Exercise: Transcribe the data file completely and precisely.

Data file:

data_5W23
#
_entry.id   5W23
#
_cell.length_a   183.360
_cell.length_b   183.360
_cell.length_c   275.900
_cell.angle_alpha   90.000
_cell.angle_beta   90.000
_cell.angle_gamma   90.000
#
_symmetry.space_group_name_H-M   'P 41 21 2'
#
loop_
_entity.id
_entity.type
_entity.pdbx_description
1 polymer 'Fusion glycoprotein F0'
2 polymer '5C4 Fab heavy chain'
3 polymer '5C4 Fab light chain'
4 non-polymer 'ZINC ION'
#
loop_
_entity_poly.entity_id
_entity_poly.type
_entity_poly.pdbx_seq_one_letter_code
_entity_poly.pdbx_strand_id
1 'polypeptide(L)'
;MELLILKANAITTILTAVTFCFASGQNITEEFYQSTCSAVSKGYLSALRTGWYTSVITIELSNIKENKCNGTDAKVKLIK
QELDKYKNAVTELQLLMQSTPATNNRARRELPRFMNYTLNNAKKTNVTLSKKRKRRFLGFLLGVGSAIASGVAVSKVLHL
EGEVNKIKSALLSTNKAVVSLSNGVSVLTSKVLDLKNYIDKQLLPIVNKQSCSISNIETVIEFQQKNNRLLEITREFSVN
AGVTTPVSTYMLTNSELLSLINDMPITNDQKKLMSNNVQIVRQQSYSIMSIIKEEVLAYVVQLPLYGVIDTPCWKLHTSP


data_5W23
#
_entry.id   5W23
#
_cell.length_a   183.360
_cell.length_b   183.360
_cell.length_c   275.900
_cell.angle_alpha   90.000
_cell.angle_beta   90.000
_cell.angle_gamma   90.000
#
_symmetry.space_group_name_H-M   'P 41 21 2'
#
loop_
_entity.id
_entity.type
_entity.pdbx_description
1 polymer 'Fusion glycoprotein F0'
2 polymer '5C4 Fab heavy chain'
3 polymer '5C4 Fab light chain'
4 non-polymer 'ZINC ION'
#
loop_
_entity_poly.entity_id
_entity_poly.type
_entity_poly.pdbx_seq_one_letter_code
_entity_poly.pdbx_strand_id
1 'polypeptide(L)'
;MELLILKANAITTILTAVTFCFASGQNITEEFYQSTCSAVSKGYLSALRTGWYTSVITIELSNIKENKCNGTDAKVKLIK
QELDKYKNAVTELQLLMQSTPATNNRARRELPRFMNYTLNNAKKTNVTLSKKRKRRFLGFLLGVGSAIASGVAVSKVLHL
EGEVNKIKSALLSTNKAVVSLSNGVSVLTSKVLDLKNYIDKQLLPIVNKQSCSISNIETVIEFQQKNNRLLEITREFSVN
AGVTTPVSTYMLTNSELLSLINDMPITNDQKKLMSNNVQIVRQQSYSIMSIIKEEVLAYVVQLPLYGVIDTPCWKLHTSP